How to obtain the reference name

Terry Reedy tjreedy at udel.edu
Tue Mar 11 12:54:30 CET 2003


"Paco" <barreraf at inicia.es> wrote in message
news:b4k385$ael$1 at polaris.cc.upv.es...
> That's no the question. The problem is I would make reference to
instance of
> the class, from an attribute of the class.
> This is because I need an attribute that contain python code, and
this code
> need make reference to the instance name.
> That's is:
>
> class A:
>      def __init__(self):
>         self.instance_Name = 'the name I would of the instance'
>         self.code = "print 'The name of the instance is:' +
> self.instance_Name"

Most Python objects do not have names.  They are represented when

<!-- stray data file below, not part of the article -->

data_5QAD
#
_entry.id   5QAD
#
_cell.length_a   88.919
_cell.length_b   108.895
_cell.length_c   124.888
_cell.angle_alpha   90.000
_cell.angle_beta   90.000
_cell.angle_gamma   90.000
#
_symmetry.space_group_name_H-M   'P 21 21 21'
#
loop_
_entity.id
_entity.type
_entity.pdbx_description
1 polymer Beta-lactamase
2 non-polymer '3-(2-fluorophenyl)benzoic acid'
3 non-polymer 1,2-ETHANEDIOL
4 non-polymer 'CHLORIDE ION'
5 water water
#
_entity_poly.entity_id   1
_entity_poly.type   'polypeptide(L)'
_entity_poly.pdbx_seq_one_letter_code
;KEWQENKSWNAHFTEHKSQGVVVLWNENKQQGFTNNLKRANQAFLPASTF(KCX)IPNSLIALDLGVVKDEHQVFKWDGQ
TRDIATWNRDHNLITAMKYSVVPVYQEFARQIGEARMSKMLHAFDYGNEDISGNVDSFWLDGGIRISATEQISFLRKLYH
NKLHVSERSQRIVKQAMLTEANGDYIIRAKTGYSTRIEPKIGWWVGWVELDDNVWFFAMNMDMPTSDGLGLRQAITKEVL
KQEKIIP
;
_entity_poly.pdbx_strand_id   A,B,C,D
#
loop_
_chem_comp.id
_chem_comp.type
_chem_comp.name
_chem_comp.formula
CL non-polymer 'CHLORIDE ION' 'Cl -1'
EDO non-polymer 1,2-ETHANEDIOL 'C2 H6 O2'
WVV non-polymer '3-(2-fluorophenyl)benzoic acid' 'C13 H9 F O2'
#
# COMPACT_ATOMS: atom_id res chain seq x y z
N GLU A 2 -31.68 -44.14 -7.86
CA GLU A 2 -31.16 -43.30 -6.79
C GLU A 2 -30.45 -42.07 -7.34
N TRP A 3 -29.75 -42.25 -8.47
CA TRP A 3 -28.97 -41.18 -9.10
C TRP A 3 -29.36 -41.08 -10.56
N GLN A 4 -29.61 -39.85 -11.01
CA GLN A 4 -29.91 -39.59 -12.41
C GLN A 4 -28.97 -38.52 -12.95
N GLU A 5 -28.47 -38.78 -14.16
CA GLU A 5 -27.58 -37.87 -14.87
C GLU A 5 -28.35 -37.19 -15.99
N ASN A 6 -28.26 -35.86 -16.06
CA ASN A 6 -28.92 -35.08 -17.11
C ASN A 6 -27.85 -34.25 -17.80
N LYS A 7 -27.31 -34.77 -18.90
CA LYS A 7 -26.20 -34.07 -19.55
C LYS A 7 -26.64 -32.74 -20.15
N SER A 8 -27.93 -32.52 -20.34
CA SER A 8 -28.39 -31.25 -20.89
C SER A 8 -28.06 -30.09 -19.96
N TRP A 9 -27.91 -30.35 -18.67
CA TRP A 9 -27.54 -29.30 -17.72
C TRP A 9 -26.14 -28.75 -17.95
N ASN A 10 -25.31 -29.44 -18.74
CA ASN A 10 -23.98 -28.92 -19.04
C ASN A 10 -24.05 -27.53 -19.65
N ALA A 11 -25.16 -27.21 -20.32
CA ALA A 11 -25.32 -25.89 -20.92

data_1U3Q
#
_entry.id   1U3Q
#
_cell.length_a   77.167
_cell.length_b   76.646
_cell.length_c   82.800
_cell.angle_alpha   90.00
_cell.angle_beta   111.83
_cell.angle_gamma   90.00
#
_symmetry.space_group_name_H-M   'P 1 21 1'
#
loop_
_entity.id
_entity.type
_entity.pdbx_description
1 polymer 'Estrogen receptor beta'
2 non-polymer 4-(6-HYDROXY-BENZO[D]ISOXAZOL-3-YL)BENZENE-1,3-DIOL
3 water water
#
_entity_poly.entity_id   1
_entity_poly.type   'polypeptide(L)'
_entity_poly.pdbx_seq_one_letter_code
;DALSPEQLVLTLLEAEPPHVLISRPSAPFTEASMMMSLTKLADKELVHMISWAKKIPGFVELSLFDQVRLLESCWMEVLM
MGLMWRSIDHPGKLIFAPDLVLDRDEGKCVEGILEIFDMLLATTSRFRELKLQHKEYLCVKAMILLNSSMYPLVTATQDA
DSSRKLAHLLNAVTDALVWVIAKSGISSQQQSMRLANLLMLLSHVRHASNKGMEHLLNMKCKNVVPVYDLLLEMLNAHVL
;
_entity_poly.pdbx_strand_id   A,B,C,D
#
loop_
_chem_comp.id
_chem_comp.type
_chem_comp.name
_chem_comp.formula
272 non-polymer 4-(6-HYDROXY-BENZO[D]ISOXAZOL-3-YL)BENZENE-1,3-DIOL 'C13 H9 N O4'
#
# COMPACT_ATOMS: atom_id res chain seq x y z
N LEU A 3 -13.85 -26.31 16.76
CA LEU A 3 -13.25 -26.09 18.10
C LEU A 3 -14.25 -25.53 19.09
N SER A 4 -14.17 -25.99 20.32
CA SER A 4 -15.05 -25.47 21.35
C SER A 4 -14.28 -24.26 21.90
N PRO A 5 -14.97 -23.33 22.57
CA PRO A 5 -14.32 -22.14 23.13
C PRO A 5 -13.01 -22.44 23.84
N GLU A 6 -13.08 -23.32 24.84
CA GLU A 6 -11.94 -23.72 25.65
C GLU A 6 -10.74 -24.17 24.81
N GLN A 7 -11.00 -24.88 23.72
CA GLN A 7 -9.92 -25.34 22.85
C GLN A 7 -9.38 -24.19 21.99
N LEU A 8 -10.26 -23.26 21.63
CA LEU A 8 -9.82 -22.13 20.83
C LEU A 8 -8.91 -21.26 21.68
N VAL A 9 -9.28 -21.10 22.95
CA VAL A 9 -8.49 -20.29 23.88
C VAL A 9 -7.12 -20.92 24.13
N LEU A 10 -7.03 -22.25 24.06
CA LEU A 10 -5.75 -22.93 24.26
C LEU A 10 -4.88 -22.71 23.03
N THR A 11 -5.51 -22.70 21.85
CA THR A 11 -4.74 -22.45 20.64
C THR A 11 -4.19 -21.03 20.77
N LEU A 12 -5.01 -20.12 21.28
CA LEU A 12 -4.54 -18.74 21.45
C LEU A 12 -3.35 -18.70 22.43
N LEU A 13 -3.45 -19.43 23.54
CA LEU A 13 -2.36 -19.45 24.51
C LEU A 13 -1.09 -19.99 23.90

printed either by their value (1, 'one', (1,'one'), ['one',1],
{'one':1}) or by type and id <x object at id>.  Python functions,
classes, and modules have a 'definition name' which is part of the
def, class, or import statements.  That definition name is added to
representations so we can keep track of which is which and find the
corresponding code.  That is its only automatic use (that I can think
of at the moment).  It has nothing to do with namespace binding names
except for being the initial bound name.  If you want to do similarly
with  class instances, you must explictly give the instance a name
attribute in the __init__ method (or later).

class A:
  def __init__(self, name)
    self.name = name

a = A('a')

Terry J. Reedy






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